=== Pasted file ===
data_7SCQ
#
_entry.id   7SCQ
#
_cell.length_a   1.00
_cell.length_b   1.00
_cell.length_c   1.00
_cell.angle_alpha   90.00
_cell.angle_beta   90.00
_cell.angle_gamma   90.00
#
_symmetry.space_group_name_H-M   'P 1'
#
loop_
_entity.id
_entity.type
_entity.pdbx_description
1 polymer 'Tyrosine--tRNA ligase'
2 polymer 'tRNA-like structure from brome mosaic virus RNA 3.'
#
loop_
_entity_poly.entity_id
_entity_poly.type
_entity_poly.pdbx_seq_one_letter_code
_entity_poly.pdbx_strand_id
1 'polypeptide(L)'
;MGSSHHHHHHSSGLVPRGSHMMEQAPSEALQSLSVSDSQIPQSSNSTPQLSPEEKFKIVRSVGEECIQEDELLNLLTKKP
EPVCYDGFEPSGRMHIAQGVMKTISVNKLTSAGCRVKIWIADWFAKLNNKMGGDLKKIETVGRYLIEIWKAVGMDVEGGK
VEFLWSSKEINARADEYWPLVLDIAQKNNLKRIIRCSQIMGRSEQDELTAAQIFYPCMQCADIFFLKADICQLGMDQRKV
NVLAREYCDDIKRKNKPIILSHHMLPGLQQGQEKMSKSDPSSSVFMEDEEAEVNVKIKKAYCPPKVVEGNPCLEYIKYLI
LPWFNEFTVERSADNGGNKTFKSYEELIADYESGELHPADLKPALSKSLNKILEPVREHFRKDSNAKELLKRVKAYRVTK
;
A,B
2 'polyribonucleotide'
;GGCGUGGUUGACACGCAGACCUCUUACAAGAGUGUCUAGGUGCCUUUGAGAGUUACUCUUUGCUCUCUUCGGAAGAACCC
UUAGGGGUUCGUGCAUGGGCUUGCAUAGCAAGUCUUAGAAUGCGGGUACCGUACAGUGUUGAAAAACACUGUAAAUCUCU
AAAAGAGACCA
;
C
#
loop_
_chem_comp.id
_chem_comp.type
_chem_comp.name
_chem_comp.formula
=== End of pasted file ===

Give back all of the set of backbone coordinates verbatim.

data_7SCQ
#
_entry.id   7SCQ
#
_cell.length_a   1.00
_cell.length_b   1.00
_cell.length_c   1.00
_cell.angle_alpha   90.00
_cell.angle_beta   90.00
_cell.angle_gamma   90.00
#
_symmetry.space_group_name_H-M   'P 1'
#
loop_
_entity.id
_entity.type
_entity.pdbx_description
1 polymer 'Tyrosine--tRNA ligase'
2 polymer 'tRNA-like structure from brome mosaic virus RNA 3.'
#
loop_
_entity_poly.entity_id
_entity_poly.type
_entity_poly.pdbx_seq_one_letter_code
_entity_poly.pdbx_strand_id
1 'polypeptide(L)'
;MGSSHHHHHHSSGLVPRGSHMMEQAPSEALQSLSVSDSQIPQSSNSTPQLSPEEKFKIVRSVGEECIQEDELLNLLTKKP
EPVCYDGFEPSGRMHIAQGVMKTISVNKLTSAGCRVKIWIADWFAKLNNKMGGDLKKIETVGRYLIEIWKAVGMDVEGGK
VEFLWSSKEINARADEYWPLVLDIAQKNNLKRIIRCSQIMGRSEQDELTAAQIFYPCMQCADIFFLKADICQLGMDQRKV
NVLAREYCDDIKRKNKPIILSHHMLPGLQQGQEKMSKSDPSSSVFMEDEEAEVNVKIKKAYCPPKVVEGNPCLEYIKYLI
LPWFNEFTVERSADNGGNKTFKSYEELIADYESGELHPADLKPALSKSLNKILEPVREHFRKDSNAKELLKRVKAYRVTK
;
A,B
2 'polyribonucleotide'
;GGCGUGGUUGACACGCAGACCUCUUACAAGAGUGUCUAGGUGCCUUUGAGAGUUACUCUUUGCUCUCUUCGGAAGAACCC
UUAGGGGUUCGUGCAUGGGCUUGCAUAGCAAGUCUUAGAAUGCGGGUACCGUACAGUGUUGAAAAACACUGUAAAUCUCU
AAAAGAGACCA
;
C
#
loop_
_chem_comp.id
_chem_comp.type
_chem_comp.name
_chem_comp.formula